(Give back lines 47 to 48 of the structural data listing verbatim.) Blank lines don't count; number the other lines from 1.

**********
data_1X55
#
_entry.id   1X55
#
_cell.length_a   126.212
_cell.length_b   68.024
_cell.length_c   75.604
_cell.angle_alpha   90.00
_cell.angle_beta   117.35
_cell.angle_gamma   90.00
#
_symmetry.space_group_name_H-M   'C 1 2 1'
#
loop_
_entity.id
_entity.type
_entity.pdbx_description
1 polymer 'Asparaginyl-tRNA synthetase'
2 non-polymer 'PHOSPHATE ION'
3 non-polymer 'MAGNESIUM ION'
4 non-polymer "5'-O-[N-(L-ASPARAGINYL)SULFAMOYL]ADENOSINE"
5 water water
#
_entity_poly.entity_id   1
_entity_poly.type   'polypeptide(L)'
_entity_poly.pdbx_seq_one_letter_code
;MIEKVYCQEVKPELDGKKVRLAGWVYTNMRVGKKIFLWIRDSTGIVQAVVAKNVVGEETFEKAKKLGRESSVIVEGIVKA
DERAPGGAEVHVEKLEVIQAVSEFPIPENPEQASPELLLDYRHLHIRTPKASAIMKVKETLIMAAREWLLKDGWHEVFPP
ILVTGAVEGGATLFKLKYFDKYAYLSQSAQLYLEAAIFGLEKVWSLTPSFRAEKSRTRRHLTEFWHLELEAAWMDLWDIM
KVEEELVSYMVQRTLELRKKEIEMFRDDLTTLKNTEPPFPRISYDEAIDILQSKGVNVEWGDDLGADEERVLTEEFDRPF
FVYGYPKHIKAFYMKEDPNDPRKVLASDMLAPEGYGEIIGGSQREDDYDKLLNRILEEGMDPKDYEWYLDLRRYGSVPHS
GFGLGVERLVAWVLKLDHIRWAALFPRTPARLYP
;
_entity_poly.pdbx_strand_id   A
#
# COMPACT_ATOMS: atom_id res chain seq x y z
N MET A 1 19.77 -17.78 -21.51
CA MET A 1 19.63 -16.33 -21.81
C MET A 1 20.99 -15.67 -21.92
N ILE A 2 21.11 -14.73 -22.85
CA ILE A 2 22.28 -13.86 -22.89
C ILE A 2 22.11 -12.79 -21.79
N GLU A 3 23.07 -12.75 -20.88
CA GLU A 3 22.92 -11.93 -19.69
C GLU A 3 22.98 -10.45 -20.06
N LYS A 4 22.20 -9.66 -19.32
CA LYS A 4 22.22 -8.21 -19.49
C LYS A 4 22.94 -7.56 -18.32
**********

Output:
CA LYS A 4 22.22 -8.21 -19.49
C LYS A 4 22.94 -7.56 -18.32